Kirsty McKechnie sets out what CPAG’s Early Warning System has been learning about the first year of the operation of the ‘two-child limit’ in means-tested benefits.
It is one year since the ‘two-child limit’ was introduced, restricting additional amounts of tax credits or universal credit (UC) paid to support children to the first two children in a family, unless an exemption applies. CPAG’s Early Warning System has been monitoring the impact of this policy closely.
In child tax credit(CTC) claims, the two-child limitonly applies to third or subsequentchildren who are born on or after 6 April 2017. People with three or more children have not been able to make a new claim for UC since this date, but instead have been directed to claim tax credits. The two-child limit has applied to UC since 6 April 2017, subject to transitional protection. Since then, claimants already on UC who then have a third or subsequent child are subject to the limit, unless an exception applies.
Case studies indicate that claimants and staff administering benefits are sometimes confused as to how the two-child limit should be applied. We have a number of examples of families in UC full service areas, with three or more children being advised that they must claim UC, thus delaying their claim for tax credits. Housing benefit (HB) departments in different local authorities have sometimes been incorrectly limiting HB awards to two children, when in fact child elements are in place for all the children in the tax credits award.
In one case, confused by the two-child limit, a lone parent did not report the birth of her fourth child to HMRC. The child was born prior to April 2017 and would not have been affected, but the family lost out on a significant amount of child benefit and tax credits as a result of the delay in notifying the baby’s birth.
Who is affected?
Case studies gathered by the Early Warning System tell us who is being affected by different social security reforms. In relation to the two-child limit, we have collected the following examples.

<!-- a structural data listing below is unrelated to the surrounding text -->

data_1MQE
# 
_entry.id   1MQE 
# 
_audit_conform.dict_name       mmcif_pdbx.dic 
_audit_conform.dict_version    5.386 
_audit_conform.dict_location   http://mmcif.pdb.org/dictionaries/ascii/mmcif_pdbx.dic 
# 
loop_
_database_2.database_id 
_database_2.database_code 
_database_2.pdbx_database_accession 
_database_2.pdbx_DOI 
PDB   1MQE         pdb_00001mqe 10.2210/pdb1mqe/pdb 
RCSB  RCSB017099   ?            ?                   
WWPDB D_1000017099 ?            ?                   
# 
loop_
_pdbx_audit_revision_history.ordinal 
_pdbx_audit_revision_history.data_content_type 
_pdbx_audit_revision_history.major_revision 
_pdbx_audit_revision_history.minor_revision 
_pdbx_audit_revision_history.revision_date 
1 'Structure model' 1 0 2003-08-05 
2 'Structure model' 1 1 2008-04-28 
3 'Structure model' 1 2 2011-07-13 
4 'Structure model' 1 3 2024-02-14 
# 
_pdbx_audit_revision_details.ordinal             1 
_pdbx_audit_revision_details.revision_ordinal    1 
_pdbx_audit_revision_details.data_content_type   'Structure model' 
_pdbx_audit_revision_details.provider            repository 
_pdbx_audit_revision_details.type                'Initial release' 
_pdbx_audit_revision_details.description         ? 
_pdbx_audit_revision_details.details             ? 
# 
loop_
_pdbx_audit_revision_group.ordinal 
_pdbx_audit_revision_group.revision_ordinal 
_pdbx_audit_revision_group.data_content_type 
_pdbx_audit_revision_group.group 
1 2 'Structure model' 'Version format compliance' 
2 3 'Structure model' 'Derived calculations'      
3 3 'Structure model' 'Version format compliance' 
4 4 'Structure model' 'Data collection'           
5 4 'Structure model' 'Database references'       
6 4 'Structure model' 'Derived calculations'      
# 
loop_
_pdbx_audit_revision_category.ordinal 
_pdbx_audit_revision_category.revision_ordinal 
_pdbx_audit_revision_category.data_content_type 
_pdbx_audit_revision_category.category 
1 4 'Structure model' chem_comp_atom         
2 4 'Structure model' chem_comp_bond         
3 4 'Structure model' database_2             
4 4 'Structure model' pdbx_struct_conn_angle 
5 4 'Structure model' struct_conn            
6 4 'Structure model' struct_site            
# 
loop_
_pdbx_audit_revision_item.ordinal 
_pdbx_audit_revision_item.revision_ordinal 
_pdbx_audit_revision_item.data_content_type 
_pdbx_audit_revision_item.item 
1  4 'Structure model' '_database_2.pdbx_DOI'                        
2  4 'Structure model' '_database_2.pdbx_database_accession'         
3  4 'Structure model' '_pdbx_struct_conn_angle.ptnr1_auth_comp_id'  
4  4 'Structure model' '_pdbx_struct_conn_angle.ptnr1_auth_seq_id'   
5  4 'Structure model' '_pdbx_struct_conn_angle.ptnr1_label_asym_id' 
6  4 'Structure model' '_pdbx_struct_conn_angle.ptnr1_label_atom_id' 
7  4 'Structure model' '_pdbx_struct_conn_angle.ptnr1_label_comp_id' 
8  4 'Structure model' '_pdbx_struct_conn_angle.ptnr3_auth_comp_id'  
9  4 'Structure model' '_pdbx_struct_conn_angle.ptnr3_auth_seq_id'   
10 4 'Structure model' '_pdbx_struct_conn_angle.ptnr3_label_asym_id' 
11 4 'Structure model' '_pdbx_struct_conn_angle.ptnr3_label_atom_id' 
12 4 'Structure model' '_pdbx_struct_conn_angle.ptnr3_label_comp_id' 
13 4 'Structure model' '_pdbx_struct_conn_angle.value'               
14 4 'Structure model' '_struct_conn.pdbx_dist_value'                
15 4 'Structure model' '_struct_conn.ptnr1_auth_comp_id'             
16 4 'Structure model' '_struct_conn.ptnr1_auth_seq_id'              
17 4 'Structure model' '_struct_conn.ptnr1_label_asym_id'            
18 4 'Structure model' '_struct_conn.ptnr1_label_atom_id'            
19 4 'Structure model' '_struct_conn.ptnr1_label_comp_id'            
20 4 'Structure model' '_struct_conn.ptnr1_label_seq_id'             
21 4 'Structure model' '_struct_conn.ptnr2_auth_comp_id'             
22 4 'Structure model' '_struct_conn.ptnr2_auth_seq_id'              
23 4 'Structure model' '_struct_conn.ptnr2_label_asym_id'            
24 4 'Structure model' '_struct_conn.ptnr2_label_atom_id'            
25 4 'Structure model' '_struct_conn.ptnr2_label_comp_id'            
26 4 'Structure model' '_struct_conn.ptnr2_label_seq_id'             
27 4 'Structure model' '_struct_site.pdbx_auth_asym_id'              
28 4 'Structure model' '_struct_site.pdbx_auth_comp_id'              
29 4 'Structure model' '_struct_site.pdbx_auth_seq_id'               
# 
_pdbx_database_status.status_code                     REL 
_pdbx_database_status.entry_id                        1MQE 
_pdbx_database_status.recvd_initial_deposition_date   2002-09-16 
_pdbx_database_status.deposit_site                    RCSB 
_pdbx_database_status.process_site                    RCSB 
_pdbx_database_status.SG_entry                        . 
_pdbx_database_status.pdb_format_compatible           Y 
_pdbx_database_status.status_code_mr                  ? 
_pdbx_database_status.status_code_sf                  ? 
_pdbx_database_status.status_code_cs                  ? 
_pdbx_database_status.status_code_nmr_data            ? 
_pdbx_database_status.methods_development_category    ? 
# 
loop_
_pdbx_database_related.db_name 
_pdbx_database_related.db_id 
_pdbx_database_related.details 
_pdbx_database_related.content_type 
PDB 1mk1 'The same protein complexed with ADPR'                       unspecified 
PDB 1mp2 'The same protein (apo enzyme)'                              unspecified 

- People who could ‘afford’ to have another baby when the third or subsequent child was conceived but who experienced a change of circumstances before the baby was born, which led to the family claiming tax credits or UC, for example redundancy and relationship breakdown.
- People who are already claiming UC who do not receive additional amounts for new babies born after 6 April 2017.
- In one case, a parent thought that she would be exempt from the two-child limit because her first child was conceived without consent when she was a teenager. She currently has two children but would like to start a family with her new partner. She will not receive additional money for the new baby because the ‘rape clause’ only applies to third and subsequent children who were conceived without consent and not to first and second children, limiting the number of children a mother may plan to have following the birth of a child conceived without consent.
From 1 February 2019, families with three or more children who wish to make a new claim for benefit will be directed to claim UC rather than tax credits. Some of the cases gathered by the Early Warning System highlight families who will be affected by the two-child limit in UC in the future.